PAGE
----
Beauty, Productivity, and Discrimination: Lawyers' Looks and Lucre
The authors propose models with an ascriptive characteristic generating earnings differentials and causing sectoral sorting, allowing them to distinguish among sources producing such differentials. They use longitudinal data on a large sample of graduates from one law school and measure beauty by rating matriculation photographs. Better-looking attorneys who graduated in the 1970s earned more than others after five years of practice, an effect that grew with experience. Attorneys in the private sector are better-looking than those in the public sector, differences that rise with age. These results support theories of dynamic sorting and customer behavior. Copyright 1998 by University of Chicago Press.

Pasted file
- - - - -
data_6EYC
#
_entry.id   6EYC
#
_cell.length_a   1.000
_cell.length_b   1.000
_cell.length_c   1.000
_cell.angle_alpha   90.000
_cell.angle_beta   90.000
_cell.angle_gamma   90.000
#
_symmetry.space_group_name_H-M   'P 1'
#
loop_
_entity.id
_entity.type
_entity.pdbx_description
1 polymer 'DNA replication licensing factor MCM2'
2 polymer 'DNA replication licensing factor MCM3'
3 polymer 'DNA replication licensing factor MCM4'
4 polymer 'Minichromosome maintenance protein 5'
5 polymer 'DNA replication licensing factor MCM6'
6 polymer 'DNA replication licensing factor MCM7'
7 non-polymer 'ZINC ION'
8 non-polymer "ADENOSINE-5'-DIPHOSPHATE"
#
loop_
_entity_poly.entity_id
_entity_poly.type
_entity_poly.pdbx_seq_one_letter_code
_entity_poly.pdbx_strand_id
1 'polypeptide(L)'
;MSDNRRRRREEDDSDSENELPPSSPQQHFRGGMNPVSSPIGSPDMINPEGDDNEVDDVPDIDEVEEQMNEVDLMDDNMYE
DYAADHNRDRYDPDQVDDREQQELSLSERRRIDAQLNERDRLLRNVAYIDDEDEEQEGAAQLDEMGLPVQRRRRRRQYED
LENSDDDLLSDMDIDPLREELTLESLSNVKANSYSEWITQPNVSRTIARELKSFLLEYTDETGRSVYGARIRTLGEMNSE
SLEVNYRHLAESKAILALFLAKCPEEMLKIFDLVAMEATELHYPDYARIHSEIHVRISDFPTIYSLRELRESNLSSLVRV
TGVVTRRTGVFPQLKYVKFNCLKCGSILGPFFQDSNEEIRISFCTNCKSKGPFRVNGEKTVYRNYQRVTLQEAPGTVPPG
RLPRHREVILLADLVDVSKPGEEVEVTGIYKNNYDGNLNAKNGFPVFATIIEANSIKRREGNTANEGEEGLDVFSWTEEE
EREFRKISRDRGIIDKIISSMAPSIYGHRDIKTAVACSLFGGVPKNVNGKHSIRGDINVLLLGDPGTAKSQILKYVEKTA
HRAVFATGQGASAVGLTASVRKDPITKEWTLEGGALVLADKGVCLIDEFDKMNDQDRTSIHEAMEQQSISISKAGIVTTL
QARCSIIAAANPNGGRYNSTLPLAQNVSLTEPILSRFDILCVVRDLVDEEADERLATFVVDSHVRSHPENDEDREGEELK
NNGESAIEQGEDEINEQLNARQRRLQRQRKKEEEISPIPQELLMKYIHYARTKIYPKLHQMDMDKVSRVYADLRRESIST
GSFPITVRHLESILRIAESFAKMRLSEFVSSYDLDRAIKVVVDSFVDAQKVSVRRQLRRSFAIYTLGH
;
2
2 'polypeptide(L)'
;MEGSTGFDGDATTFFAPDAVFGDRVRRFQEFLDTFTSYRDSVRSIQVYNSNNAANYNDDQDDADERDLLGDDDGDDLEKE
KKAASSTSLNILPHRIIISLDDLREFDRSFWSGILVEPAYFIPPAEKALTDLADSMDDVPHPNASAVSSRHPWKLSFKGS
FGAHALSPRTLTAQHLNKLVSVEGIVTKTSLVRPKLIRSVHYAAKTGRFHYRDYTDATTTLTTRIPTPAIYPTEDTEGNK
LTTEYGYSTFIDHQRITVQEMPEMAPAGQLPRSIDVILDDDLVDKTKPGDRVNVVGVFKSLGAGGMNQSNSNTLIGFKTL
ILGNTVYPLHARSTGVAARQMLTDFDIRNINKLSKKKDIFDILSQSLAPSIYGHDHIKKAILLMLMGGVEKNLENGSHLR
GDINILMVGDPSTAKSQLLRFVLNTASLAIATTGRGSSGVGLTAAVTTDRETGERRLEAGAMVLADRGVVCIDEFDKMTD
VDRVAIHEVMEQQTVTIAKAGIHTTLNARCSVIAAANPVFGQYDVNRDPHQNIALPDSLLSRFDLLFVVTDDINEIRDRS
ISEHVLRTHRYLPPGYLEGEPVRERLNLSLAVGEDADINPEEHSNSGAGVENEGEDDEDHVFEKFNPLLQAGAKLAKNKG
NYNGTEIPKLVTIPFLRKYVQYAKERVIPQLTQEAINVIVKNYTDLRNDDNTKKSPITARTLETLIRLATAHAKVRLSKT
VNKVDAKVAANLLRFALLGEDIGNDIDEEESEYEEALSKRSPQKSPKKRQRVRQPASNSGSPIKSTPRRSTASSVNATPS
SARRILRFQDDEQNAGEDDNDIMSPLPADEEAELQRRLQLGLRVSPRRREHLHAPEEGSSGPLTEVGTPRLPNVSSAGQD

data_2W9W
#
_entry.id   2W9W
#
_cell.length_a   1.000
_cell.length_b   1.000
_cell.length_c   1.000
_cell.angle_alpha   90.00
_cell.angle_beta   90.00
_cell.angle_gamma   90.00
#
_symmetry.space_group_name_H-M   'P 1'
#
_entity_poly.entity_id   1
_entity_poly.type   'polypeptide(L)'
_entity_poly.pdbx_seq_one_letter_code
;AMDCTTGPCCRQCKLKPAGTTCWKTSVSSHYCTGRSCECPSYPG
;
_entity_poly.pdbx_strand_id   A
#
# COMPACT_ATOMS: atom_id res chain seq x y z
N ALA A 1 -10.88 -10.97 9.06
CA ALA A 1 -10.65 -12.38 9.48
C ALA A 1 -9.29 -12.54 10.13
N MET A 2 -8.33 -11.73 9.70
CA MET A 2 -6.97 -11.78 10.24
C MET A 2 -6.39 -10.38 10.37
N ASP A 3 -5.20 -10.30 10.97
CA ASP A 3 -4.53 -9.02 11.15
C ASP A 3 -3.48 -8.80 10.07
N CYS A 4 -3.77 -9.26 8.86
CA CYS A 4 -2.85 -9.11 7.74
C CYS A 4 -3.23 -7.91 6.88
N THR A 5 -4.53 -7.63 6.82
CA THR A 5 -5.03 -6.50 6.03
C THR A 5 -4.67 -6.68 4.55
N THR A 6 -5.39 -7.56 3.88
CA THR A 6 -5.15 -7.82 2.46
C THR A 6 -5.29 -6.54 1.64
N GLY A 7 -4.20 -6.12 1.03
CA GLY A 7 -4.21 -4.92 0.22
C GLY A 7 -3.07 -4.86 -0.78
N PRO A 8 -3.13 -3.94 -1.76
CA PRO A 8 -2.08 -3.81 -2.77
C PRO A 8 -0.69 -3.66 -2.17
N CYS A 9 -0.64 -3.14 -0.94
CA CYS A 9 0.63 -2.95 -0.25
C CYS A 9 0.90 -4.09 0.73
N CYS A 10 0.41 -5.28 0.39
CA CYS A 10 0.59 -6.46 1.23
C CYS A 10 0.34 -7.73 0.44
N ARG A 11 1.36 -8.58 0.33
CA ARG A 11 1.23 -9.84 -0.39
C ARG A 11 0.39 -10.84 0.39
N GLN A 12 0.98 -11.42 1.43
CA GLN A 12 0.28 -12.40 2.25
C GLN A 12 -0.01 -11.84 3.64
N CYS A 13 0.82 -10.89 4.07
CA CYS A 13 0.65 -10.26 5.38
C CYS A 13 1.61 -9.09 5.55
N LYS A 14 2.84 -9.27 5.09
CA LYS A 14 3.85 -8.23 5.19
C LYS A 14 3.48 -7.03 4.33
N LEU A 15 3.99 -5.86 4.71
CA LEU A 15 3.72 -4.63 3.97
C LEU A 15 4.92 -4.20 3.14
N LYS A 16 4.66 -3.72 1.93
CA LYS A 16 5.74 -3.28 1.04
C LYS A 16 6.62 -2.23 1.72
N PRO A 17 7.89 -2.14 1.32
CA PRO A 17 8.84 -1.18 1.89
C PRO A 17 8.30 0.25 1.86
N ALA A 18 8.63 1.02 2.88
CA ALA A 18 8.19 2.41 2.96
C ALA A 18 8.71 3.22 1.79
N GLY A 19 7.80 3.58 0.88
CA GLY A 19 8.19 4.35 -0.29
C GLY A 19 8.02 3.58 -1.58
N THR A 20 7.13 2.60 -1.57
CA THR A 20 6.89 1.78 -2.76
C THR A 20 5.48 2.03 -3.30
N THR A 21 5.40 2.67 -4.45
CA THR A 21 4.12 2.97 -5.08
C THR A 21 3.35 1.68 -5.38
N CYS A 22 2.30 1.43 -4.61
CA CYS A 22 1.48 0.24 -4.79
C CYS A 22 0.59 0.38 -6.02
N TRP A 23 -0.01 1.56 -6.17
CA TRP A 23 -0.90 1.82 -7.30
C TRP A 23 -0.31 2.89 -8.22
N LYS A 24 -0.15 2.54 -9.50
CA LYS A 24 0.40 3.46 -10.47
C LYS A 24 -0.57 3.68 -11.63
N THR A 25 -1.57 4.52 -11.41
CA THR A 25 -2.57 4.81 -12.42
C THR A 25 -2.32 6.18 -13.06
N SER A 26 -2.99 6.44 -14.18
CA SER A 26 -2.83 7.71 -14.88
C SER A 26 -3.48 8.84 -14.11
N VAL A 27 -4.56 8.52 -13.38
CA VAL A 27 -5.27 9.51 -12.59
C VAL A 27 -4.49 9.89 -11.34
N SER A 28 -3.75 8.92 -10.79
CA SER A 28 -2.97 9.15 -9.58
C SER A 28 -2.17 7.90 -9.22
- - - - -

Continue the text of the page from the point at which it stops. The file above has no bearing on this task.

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Please report citation or reference errors to , or , if you are the registered author of the cited work, log in to your RePEc Author Service profile, click on "citations" and make appropriate adjustments.:
- Rosen, S., 1991.
"The Market for Lawyers,"
University of Chicago - Economics Research Center
91-10, Chicago - Economics Research Center.
- Sherwin Rosen, 1991. "The Market for Lawyers," University of Chicago - George G. Stigler Center for Study of Economy and State 72, Chicago - Center for Study of Economy and State.
- O'Flaherty, Brendan & Siow, Aloysius, 1995.
"Up-or-Out Rules in the Market for Lawyers,"
Journal of Labor Economics,
University of Chicago Press, vol. 13(4), pages 709-35, October.
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